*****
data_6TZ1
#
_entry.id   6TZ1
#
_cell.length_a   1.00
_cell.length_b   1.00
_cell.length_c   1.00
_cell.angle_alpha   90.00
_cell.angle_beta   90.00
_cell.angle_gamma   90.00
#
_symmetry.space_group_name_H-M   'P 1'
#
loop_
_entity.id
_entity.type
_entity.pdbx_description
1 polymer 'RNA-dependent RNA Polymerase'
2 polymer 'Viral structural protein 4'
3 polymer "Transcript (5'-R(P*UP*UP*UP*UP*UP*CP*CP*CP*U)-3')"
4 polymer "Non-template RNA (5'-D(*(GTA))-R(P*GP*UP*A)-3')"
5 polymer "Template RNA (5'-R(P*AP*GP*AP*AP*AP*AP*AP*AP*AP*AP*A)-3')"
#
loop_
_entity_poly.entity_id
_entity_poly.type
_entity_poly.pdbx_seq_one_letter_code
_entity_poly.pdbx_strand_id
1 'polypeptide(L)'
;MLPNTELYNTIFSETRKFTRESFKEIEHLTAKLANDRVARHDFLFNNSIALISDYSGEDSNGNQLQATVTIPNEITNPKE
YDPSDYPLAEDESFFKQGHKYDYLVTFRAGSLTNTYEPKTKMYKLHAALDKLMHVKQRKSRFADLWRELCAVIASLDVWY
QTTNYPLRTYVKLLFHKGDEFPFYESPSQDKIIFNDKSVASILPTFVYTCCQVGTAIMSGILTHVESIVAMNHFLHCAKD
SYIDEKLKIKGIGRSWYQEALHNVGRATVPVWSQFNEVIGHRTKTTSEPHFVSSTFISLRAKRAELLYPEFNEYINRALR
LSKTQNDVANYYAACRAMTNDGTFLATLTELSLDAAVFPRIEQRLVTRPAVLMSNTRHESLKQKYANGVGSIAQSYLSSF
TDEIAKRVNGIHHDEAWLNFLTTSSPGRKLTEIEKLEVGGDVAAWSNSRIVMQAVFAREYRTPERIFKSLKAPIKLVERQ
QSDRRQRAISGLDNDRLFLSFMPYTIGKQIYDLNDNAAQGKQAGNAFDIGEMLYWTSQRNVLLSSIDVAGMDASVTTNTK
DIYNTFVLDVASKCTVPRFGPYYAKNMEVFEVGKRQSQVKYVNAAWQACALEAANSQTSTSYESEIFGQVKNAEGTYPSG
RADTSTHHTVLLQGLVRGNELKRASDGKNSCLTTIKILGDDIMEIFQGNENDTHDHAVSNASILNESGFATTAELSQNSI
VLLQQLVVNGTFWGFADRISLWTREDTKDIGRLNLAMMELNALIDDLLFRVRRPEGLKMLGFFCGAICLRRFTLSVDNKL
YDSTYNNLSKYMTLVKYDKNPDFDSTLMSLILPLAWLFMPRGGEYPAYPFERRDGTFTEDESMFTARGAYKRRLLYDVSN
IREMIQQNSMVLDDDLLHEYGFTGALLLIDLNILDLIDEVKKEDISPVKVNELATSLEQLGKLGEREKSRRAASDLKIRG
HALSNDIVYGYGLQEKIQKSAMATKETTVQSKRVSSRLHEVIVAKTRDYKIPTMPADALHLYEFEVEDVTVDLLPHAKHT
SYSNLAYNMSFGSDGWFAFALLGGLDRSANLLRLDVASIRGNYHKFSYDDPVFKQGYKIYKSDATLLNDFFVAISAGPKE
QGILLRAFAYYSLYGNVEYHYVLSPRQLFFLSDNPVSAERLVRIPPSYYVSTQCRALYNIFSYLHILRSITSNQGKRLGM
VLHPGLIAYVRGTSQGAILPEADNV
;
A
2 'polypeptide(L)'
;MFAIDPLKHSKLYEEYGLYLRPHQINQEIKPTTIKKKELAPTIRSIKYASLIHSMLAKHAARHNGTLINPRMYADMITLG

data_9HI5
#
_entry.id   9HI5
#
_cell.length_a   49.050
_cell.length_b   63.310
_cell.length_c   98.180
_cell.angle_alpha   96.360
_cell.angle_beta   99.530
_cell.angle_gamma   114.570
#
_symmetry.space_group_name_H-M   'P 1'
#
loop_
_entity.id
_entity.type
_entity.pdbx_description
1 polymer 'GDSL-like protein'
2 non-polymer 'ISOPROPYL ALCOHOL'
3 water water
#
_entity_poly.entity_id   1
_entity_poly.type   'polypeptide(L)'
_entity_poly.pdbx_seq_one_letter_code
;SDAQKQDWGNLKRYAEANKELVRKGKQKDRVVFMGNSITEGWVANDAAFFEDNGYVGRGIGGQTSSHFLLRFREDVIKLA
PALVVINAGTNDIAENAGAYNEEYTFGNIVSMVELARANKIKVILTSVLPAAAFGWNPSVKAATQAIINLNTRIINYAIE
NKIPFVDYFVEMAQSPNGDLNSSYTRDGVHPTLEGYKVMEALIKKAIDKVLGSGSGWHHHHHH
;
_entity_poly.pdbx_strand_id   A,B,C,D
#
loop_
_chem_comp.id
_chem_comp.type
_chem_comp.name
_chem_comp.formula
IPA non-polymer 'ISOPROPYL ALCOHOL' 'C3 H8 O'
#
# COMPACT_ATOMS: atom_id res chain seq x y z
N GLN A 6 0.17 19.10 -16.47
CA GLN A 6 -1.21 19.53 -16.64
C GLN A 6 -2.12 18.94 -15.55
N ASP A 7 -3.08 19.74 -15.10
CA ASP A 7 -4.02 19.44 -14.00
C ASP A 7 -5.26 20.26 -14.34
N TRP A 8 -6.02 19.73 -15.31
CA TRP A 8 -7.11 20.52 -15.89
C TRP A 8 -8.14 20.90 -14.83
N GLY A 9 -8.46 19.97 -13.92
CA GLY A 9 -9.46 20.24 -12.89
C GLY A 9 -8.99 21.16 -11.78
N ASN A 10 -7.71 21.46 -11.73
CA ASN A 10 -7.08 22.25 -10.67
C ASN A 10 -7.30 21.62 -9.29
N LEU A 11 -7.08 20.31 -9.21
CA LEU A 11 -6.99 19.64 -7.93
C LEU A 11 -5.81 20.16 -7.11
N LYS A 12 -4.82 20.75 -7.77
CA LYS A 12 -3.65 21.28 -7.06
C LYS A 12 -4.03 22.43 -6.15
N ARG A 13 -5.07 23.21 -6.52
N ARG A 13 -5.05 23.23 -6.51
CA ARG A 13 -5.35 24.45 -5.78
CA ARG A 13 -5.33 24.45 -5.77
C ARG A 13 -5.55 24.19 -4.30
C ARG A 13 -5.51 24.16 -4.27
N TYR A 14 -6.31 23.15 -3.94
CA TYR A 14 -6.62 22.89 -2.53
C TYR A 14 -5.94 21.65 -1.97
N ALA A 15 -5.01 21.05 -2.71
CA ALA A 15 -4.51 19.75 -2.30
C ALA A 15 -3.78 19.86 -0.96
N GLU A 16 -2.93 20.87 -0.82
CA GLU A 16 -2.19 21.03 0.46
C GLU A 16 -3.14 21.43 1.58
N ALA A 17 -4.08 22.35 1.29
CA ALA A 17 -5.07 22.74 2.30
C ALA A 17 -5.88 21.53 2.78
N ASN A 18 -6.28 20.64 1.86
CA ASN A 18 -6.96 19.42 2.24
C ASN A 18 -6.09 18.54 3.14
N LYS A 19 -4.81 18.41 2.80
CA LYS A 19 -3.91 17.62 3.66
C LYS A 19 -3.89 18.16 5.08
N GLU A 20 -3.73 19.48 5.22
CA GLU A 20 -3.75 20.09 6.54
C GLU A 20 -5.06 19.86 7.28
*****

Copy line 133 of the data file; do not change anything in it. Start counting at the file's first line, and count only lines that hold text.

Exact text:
N GLU A 20 -3.73 19.48 5.22